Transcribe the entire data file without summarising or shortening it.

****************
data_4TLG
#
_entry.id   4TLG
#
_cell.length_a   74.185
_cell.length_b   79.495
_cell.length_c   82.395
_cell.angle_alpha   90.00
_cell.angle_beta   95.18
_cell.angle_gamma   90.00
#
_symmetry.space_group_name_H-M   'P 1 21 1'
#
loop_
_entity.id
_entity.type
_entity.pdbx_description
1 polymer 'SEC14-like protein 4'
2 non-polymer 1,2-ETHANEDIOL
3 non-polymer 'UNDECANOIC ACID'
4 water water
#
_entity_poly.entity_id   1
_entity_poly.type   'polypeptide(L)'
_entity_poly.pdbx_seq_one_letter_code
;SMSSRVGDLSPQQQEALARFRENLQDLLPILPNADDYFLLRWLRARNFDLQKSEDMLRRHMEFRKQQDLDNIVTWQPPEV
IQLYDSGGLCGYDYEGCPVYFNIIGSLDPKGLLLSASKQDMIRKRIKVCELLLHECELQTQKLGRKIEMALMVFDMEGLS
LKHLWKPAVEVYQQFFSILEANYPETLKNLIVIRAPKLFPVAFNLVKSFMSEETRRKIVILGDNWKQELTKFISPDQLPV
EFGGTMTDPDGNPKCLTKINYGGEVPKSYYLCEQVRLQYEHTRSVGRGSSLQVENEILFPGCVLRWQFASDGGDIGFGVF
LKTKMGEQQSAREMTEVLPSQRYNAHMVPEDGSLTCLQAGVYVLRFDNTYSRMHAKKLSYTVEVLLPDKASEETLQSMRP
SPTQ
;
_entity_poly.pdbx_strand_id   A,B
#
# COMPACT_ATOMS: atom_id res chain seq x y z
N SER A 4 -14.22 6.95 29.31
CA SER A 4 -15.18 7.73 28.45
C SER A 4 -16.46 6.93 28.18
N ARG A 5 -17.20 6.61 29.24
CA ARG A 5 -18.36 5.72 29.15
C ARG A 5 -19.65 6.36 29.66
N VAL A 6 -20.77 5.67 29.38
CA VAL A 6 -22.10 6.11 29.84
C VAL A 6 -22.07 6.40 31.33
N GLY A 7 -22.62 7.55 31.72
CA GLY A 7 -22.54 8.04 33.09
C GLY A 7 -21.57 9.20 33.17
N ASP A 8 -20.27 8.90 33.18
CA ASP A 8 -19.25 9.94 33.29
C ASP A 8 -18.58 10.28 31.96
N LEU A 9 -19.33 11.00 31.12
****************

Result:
data_4TLG
#
_entry.id   4TLG
#
_cell.length_a   74.185
_cell.length_b   79.495
_cell.length_c   82.395
_cell.angle_alpha   90.00
_cell.angle_beta   95.18
_cell.angle_gamma   90.00
#
_symmetry.space_group_name_H-M   'P 1 21 1'
#
loop_
_entity.id
_entity.type
_entity.pdbx_description
1 polymer 'SEC14-like protein 4'
2 non-polymer 1,2-ETHANEDIOL
3 non-polymer 'UNDECANOIC ACID'
4 water water
#
_entity_poly.entity_id   1
_entity_poly.type   'polypeptide(L)'
_entity_poly.pdbx_seq_one_letter_code
;SMSSRVGDLSPQQQEALARFRENLQDLLPILPNADDYFLLRWLRARNFDLQKSEDMLRRHMEFRKQQDLDNIVTWQPPEV
IQLYDSGGLCGYDYEGCPVYFNIIGSLDPKGLLLSASKQDMIRKRIKVCELLLHECELQTQKLGRKIEMALMVFDMEGLS
LKHLWKPAVEVYQQFFSILEANYPETLKNLIVIRAPKLFPVAFNLVKSFMSEETRRKIVILGDNWKQELTKFISPDQLPV
EFGGTMTDPDGNPKCLTKINYGGEVPKSYYLCEQVRLQYEHTRSVGRGSSLQVENEILFPGCVLRWQFASDGGDIGFGVF
LKTKMGEQQSAREMTEVLPSQRYNAHMVPEDGSLTCLQAGVYVLRFDNTYSRMHAKKLSYTVEVLLPDKASEETLQSMRP
SPTQ
;
_entity_poly.pdbx_strand_id   A,B
#
# COMPACT_ATOMS: atom_id res chain seq x y z
N SER A 4 -14.22 6.95 29.31
CA SER A 4 -15.18 7.73 28.45
C SER A 4 -16.46 6.93 28.18
N ARG A 5 -17.20 6.61 29.24
CA ARG A 5 -18.36 5.72 29.15
C ARG A 5 -19.65 6.36 29.66
N VAL A 6 -20.77 5.67 29.38
CA VAL A 6 -22.10 6.11 29.84
C VAL A 6 -22.07 6.40 31.33
N GLY A 7 -22.62 7.55 31.72
CA GLY A 7 -22.54 8.04 33.09
C GLY A 7 -21.57 9.20 33.17
N ASP A 8 -20.27 8.90 33.18
CA ASP A 8 -19.25 9.94 33.29
C ASP A 8 -18.58 10.28 31.96
N LEU A 9 -19.33 11.00 31.12